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Contemporary Social Policy Concerns in Canada: Social Work Responses.

Contemporary Social Policy Concerns in Canada: Social Work Responses.

IMG_4899.JPGOleksandr (Sasha) Kondrashov

Saima Farooqi

Rayell Sellars-Sarnowski

Faculty of Education and Social Work

Thompson Rivers University

 

 

Recently I had the honour to present with my social policy students at the British Columbia Political Studies Conference in Thompson Rivers University. I had an extremely successful year teaching Canadian Social Policy course where 60 students completed current research on social policy concern in Canada and two students decided to share their exemplary work with conference participants on an early Friday morning presentation. Jeffrey McNeil was a wonderful chair of the session and welcomed everyone to the panel and provided detailed feedback to all participants.

 

I had an opportunity to share about the course assignment in a presentation Social Policy Concern paper: Social work students’ responses to a contemporary concern in Canadian social policy. The assignment is used in teaching undergraduate social policy course that allows students to design individual research in the area of students’ interest to address specific social policy concern. The procedure on how students complete their multi-part assignment was discussed, including the selection of social policy concern using the 6A criteria for researching existing piece of Canadian legislation: availability of services, accessibility of services, the acceptability of services, affordability of services, appropriateness of services, and adequacy of services. I shared the examples of social policy concerns selected by students and implications for social work practice in addressing current Canadian social policy concerns.

 

After my presentation, Saima Farooqi shared her research on Availability of Legal Status for Stepparents in Alberta in a Parental Role for Children Under 18 Years in Blended Families. Saima emphasized that stepfamilies are increasing in number in Western societies. Remarriage and cohabitation are a rising phenomenon. Blended families are fast becoming an important family structure that results in complex relationships. Adults and children are challenged by the ambiguous roles that they may encounter in the new family dynamics. Canadian policy has also failed to recognize the current reality of multiple parents and parenting legally. The Family Law Act of Alberta lacks in defining and stating rights and roles of stepparents living in blended families, albeit child support obligations are outlined. Also, there is much literature and research providing support for ex-partners and their children, but there has been less focus on blended families, their systematic rights, roles, and expectations. The objective of Saima’s presentation was to contribute towards understanding the influence of social perceptions on blended families, and the significant issues faced by stepparents in blended families in their day-to-day lives regarding their rights, roles, and expectations. Based on a critical perspective, the Ms Frooqi presented proposals to overcome limitations in Canadian policy to create availability of a structural framework that acknowledges and appreciates blended families as a norm in our society. She also discussed the policy implications for needed changes in Alberta Family Law.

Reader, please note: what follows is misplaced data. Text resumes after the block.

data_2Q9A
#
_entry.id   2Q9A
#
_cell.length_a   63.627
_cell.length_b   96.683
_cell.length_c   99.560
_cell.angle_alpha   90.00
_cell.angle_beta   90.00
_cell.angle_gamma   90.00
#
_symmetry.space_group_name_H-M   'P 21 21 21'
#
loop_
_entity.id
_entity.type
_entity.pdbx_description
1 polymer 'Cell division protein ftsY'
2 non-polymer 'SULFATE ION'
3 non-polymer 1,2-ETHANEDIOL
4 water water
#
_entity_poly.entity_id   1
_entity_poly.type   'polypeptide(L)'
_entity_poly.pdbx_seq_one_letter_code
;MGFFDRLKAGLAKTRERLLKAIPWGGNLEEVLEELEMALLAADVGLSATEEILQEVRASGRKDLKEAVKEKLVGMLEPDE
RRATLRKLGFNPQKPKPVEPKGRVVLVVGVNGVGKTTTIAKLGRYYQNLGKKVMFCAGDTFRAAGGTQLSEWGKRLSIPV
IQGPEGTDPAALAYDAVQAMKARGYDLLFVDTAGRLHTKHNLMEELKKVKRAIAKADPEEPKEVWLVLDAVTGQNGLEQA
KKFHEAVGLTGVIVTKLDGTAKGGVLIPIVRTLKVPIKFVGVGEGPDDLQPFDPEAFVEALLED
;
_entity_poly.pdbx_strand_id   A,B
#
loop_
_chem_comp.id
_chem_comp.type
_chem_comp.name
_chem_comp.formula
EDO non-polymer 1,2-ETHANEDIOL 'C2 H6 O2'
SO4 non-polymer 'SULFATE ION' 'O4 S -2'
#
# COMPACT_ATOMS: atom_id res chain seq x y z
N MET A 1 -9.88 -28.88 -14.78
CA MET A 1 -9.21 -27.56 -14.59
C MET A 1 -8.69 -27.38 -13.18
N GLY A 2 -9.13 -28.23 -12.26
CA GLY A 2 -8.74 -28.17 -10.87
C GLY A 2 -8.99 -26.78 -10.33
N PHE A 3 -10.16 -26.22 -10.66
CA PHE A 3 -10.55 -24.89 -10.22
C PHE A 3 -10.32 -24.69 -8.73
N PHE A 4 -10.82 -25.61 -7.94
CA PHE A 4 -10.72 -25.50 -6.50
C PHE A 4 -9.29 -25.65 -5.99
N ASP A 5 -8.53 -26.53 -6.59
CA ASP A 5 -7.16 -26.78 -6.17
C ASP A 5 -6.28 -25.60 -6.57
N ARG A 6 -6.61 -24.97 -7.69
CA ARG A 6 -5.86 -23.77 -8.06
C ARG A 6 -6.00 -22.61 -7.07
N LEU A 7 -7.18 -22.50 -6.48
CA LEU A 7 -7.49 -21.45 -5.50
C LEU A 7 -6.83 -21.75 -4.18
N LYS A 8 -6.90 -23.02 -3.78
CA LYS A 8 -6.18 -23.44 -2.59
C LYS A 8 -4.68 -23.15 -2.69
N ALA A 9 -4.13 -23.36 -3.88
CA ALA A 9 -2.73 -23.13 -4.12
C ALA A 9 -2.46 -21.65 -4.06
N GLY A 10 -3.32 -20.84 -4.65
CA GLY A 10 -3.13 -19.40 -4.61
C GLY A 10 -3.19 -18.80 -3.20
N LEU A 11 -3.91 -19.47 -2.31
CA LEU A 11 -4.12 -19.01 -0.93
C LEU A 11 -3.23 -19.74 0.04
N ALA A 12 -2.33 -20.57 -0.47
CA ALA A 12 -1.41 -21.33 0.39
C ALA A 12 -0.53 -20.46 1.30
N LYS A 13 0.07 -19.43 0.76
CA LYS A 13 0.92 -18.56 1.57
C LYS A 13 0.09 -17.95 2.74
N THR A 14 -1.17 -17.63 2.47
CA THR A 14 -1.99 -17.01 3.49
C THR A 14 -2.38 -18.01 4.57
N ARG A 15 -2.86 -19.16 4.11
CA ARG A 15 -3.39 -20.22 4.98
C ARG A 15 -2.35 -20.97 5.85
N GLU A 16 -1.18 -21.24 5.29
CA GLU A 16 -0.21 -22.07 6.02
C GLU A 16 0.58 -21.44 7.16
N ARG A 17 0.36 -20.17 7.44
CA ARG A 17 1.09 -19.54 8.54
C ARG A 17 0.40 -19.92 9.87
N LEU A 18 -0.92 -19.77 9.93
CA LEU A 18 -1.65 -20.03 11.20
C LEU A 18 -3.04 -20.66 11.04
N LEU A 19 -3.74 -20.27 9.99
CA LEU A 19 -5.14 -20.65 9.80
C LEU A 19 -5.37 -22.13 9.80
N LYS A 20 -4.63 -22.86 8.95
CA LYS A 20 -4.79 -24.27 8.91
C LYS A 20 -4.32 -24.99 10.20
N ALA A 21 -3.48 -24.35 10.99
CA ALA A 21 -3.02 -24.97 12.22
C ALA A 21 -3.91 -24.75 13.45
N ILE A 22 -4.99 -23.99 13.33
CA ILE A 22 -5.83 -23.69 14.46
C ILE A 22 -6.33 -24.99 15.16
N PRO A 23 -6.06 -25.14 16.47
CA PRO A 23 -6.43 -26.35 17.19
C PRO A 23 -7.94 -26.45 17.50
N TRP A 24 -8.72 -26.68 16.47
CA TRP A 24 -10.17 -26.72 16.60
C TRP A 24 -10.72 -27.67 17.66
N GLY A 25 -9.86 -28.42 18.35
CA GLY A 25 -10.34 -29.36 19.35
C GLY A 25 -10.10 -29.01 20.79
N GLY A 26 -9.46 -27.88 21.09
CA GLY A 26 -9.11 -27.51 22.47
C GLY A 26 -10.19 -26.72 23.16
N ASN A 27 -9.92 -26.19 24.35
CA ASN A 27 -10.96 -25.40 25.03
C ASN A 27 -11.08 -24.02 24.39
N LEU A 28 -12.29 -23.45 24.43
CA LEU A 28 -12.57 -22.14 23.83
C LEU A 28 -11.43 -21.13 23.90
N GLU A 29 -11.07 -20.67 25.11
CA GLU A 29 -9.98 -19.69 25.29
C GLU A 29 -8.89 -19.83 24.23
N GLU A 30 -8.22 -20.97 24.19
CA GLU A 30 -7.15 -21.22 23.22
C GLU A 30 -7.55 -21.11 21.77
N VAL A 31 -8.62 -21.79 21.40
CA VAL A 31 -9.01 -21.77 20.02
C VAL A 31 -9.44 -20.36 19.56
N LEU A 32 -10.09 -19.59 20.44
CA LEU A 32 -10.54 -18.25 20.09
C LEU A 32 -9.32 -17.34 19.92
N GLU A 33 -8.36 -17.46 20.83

The final presentation in our panel was given by Rayell Sellars-Sarnowski on Inappropriate criteria for registration of status Indians. Rayell shared with the audience that the adverse effect that the Indian Act has had, and continues to have, on Indigenous peoples is palpable. Ms Sellars-Sarnowski provided insight on how inappropriate the policy is, an in-depth exploration of the implications that Indian status, as defined in the Indian Act, has on Indigenous peoples in Canada. The inappropriateness references the use of ‘Indian’, and the exclusion of Métis and Inuit peoples from Indian status. The Indian Act also inappropriately provides the government with the right to unethical management of status Indians, due to delegated authorities that exclude Indigenous leadership. While it can be seen that there is a need for revision to the Indian Act and Indian registration, many who are uninformed about the issue may be resistant to the changes.  Registration concerns should be taken into consideration by the government of Canada to end the systemic oppression of First Nations, Métis and Inuit peoples. This discussion may ensure that Indigenous status could transform into appropriate and beneficial legislation. It could potentially be the beginning of equity for Indigenous peoples in Canada.

 

After all presentation, the audience had an opportunity to ask questions. We had a lovely discussion, and some students in the attendance expressed interest in taking social policy course in the future as they also want to make a difference in social-policy making process. I want to thank Terry Kading for supporting our panel and encouraging TRU undergraduate students to share their research. Thank you also to everyone who came to our early Friday morning session. I hope Saima and Rayell will continue advancing their research and policy advocacy work and will present in the future conferences as everyone who was present commented on their excellent research topics and persuasive arguments in using social work lenses to influence Canadian social policy. I was extremely proud of my student work and hope more social work students keep challenging existing inequalities within Canadian social policy outside of the classroom. The assignment will be continuously used in the future offering of the course as a tool to ignite student interest in current Canadian social policy concerns.


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